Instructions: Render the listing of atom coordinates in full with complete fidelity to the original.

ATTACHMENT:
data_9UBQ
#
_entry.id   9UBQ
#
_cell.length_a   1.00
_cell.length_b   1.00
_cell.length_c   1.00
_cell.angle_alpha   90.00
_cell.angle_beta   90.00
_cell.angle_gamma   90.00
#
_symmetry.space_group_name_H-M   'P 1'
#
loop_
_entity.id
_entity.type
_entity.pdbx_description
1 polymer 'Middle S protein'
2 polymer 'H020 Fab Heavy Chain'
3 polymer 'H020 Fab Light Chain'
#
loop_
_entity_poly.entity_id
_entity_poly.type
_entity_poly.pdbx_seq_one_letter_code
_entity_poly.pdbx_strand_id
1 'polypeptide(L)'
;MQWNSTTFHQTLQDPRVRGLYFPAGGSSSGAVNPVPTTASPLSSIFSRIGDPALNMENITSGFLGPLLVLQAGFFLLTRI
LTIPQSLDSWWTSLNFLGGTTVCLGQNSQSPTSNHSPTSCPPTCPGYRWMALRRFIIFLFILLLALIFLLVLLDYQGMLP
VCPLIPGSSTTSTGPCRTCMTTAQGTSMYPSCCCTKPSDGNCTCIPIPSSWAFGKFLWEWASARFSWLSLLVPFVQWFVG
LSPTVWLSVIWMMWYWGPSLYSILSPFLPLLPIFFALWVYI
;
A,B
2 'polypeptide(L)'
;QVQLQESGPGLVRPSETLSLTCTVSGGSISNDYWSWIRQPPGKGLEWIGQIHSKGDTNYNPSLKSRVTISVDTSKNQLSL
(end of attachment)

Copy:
data_9UBQ
#
_entry.id   9UBQ
#
_cell.length_a   1.00
_cell.length_b   1.00
_cell.length_c   1.00
_cell.angle_alpha   90.00
_cell.angle_beta   90.00
_cell.angle_gamma   90.00
#
_symmetry.space_group_name_H-M   'P 1'
#
loop_
_entity.id
_entity.type
_entity.pdbx_description
1 polymer 'Middle S protein'
2 polymer 'H020 Fab Heavy Chain'
3 polymer 'H020 Fab Light Chain'
#
loop_
_entity_poly.entity_id
_entity_poly.type
_entity_poly.pdbx_seq_one_letter_code
_entity_poly.pdbx_strand_id
1 'polypeptide(L)'
;MQWNSTTFHQTLQDPRVRGLYFPAGGSSSGAVNPVPTTASPLSSIFSRIGDPALNMENITSGFLGPLLVLQAGFFLLTRI
LTIPQSLDSWWTSLNFLGGTTVCLGQNSQSPTSNHSPTSCPPTCPGYRWMALRRFIIFLFILLLALIFLLVLLDYQGMLP
VCPLIPGSSTTSTGPCRTCMTTAQGTSMYPSCCCTKPSDGNCTCIPIPSSWAFGKFLWEWASARFSWLSLLVPFVQWFVG
LSPTVWLSVIWMMWYWGPSLYSILSPFLPLLPIFFALWVYI
;
A,B
2 'polypeptide(L)'
;QVQLQESGPGLVRPSETLSLTCTVSGGSISNDYWSWIRQPPGKGLEWIGQIHSKGDTNYNPSLKSRVTISVDTSKNQLSL